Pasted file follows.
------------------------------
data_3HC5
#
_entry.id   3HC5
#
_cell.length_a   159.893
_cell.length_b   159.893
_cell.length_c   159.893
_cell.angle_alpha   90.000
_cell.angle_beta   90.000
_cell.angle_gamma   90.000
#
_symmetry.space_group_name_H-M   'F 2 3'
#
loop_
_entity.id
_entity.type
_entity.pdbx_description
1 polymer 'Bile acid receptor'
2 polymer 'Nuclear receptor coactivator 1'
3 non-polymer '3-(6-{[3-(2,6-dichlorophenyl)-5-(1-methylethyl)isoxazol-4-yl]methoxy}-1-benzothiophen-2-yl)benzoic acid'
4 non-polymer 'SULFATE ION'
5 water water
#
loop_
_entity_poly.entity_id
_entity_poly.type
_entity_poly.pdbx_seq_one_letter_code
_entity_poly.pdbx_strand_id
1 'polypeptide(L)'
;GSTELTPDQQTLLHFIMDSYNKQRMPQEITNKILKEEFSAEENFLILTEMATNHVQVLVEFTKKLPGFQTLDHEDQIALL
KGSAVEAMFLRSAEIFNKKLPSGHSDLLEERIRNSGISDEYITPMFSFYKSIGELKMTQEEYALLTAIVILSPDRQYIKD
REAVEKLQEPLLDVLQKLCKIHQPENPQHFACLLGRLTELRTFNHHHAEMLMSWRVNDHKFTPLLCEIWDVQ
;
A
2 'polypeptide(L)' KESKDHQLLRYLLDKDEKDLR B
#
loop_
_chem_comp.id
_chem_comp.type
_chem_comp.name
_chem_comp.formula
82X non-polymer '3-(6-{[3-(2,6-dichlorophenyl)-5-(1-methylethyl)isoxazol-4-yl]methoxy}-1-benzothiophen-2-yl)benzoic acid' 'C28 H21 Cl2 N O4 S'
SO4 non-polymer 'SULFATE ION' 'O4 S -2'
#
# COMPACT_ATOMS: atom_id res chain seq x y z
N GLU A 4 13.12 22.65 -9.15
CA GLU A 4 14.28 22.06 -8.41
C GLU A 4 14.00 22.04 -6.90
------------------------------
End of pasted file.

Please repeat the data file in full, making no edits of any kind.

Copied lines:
data_3HC5
#
_entry.id   3HC5
#
_cell.length_a   159.893
_cell.length_b   159.893
_cell.length_c   159.893
_cell.angle_alpha   90.000
_cell.angle_beta   90.000
_cell.angle_gamma   90.000
#
_symmetry.space_group_name_H-M   'F 2 3'
#
loop_
_entity.id
_entity.type
_entity.pdbx_description
1 polymer 'Bile acid receptor'
2 polymer 'Nuclear receptor coactivator 1'
3 non-polymer '3-(6-{[3-(2,6-dichlorophenyl)-5-(1-methylethyl)isoxazol-4-yl]methoxy}-1-benzothiophen-2-yl)benzoic acid'
4 non-polymer 'SULFATE ION'
5 water water
#
loop_
_entity_poly.entity_id
_entity_poly.type
_entity_poly.pdbx_seq_one_letter_code
_entity_poly.pdbx_strand_id
1 'polypeptide(L)'
;GSTELTPDQQTLLHFIMDSYNKQRMPQEITNKILKEEFSAEENFLILTEMATNHVQVLVEFTKKLPGFQTLDHEDQIALL
KGSAVEAMFLRSAEIFNKKLPSGHSDLLEERIRNSGISDEYITPMFSFYKSIGELKMTQEEYALLTAIVILSPDRQYIKD
REAVEKLQEPLLDVLQKLCKIHQPENPQHFACLLGRLTELRTFNHHHAEMLMSWRVNDHKFTPLLCEIWDVQ
;
A
2 'polypeptide(L)' KESKDHQLLRYLLDKDEKDLR B
#
loop_
_chem_comp.id
_chem_comp.type
_chem_comp.name
_chem_comp.formula
82X non-polymer '3-(6-{[3-(2,6-dichlorophenyl)-5-(1-methylethyl)isoxazol-4-yl]methoxy}-1-benzothiophen-2-yl)benzoic acid' 'C28 H21 Cl2 N O4 S'
SO4 non-polymer 'SULFATE ION' 'O4 S -2'
#
# COMPACT_ATOMS: atom_id res chain seq x y z
N GLU A 4 13.12 22.65 -9.15
CA GLU A 4 14.28 22.06 -8.41
C GLU A 4 14.00 22.04 -6.90